Sunday, August 20, 2006

Bachman's Warbler in Cuba?

The Cornell Lab of Ornithology has posted a video on its website of a possible female Bachman's Warbler that was found in Cuba in January 2002. The video was shot by Manfred Sievert, and the identification was made with field guides afterwards. After reviewing the video, Cornell's ornithologists decided that the evidence was inclusive but intriguing enough to post on their website. They are asking for comments from observers with experience in Cuba. Go take a look for yourself. (Be warned, though, that the video files take time to download.)

Since I do not know Cuban birds at all, it is hard for me to say whether this is really a Bachman's Warbler. The quality of the video makes some field marks, such as the decurved bill, difficult to make out. However, I do not see anything that would contradict that claim. Overall, wings and tail are solid gray, the head and back are olive, and the breast and belly are yellow. There appears to be a darker area around the base of the neck, which is one Bachman's field mark. There also may be a lighter area around the front of the forehead, though this may be a video artifact. The overall drabness of this bird means that it could be other species as well. Without a clearer look at the bird I would not try to call the species myself.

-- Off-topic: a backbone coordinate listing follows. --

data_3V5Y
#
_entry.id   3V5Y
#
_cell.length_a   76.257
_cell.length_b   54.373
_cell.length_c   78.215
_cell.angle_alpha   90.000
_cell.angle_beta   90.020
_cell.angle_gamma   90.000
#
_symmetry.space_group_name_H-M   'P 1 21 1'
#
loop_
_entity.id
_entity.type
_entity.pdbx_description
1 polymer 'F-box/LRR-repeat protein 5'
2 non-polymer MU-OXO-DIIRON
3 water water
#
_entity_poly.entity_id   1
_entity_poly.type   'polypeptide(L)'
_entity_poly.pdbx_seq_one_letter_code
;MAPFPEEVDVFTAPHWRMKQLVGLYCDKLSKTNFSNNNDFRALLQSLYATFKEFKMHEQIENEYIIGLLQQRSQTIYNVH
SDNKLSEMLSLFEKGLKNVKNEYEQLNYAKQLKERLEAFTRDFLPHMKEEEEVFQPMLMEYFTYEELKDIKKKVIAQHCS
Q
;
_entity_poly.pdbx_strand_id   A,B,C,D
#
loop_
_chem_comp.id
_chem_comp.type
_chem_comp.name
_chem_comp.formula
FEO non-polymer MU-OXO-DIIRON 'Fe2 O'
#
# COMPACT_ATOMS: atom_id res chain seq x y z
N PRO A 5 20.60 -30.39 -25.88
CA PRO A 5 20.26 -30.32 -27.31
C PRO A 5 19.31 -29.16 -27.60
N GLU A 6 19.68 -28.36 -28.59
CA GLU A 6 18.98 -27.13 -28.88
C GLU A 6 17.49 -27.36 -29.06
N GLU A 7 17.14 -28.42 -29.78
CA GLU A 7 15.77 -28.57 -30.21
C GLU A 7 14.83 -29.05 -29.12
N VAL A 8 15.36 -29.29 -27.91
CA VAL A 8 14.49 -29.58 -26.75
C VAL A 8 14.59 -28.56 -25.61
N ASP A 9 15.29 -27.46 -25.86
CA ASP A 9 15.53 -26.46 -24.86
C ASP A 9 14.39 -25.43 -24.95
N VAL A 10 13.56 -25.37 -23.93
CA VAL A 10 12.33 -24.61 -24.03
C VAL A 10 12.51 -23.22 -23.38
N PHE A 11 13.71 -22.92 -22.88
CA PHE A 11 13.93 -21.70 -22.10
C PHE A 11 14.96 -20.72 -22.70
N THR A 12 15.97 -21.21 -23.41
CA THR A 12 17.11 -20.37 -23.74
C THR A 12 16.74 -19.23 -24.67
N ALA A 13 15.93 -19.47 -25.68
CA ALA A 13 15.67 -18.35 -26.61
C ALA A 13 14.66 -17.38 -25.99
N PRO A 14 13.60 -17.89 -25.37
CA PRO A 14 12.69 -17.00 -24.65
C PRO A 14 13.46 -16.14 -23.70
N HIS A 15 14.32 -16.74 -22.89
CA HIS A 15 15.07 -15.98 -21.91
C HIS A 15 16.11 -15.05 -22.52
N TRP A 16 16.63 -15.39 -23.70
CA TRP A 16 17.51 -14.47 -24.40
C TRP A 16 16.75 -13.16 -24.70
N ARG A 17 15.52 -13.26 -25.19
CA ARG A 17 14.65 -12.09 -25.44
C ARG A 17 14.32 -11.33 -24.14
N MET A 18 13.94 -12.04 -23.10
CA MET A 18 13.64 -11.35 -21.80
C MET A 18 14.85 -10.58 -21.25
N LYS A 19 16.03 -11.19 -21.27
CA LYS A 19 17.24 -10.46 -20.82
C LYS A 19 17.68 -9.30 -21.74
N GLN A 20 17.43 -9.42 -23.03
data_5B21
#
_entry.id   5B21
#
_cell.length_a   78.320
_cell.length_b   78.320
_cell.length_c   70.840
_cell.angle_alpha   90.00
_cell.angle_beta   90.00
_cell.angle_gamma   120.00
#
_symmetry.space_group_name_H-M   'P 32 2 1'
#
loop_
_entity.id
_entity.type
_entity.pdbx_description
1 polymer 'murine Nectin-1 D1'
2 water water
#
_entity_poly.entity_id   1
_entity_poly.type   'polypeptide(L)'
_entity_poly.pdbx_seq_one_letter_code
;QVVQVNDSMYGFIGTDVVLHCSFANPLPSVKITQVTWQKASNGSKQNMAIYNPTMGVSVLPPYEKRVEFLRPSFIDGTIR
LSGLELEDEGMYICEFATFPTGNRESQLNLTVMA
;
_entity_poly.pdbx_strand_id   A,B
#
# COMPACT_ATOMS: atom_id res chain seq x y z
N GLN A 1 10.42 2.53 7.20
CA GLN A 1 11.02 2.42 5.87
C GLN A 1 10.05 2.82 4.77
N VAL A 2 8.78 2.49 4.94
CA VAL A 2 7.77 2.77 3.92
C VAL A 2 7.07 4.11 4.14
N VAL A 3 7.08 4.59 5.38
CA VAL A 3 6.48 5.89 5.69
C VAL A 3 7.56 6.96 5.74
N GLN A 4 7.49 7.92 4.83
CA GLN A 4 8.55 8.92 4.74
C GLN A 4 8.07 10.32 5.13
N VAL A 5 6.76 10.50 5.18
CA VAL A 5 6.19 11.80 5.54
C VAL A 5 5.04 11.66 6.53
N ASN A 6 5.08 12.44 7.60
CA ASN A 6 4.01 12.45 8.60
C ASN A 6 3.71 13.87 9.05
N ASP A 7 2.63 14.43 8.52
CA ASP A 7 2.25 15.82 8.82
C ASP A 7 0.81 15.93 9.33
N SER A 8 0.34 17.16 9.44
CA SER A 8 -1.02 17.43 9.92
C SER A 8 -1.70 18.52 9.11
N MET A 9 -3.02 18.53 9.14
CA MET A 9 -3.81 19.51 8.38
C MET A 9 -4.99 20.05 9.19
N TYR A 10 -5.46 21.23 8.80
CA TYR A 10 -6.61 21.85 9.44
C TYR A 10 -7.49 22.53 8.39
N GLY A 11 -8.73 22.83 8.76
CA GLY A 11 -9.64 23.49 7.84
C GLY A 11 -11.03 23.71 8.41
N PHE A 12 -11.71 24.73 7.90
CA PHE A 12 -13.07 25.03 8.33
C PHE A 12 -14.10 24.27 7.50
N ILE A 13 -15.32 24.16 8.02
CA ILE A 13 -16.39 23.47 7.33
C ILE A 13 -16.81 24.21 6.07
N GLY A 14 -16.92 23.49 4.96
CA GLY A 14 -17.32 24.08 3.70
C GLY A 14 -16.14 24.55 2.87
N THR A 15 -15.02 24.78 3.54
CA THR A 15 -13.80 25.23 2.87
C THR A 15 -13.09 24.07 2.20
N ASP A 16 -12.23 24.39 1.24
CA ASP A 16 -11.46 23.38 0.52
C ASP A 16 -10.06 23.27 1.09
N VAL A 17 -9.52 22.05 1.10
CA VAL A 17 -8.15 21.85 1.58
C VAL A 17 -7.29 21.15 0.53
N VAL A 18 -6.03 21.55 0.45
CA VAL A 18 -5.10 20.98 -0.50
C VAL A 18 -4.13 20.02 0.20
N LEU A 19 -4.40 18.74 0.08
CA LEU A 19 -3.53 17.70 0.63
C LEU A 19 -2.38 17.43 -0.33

Bachman's Warblers were once common through the Southeast United States but gradually diminished due to habitat destruction. They nested in dense bamboo canebrakes in bottomland swamps, many of which were destroyed through the clear-cutting of forests and draining of swamps. According to Warblers of the Americas: An Identification Guide, the last report of a Bachman's Warbler in the U.S. was in 1988 in Louisiana; Dunn and Garrett's Warblers cites 1962 as the last confirmed sighting. Because of the lack of sightings, this species has been considered extinct.

For more on the status of this species, see BirdLife and the USFWS. For images of the species, see the paintings by Audubon (pictured above) and Louis Agassiz Fuentes, and this stock photo of a museum specimen.

A Bachman's Warbler was featured in Doonesbury in 1986 when the birdwatcher Dick Davenport died after finally seeing one.

(Hat tip to BINAC.)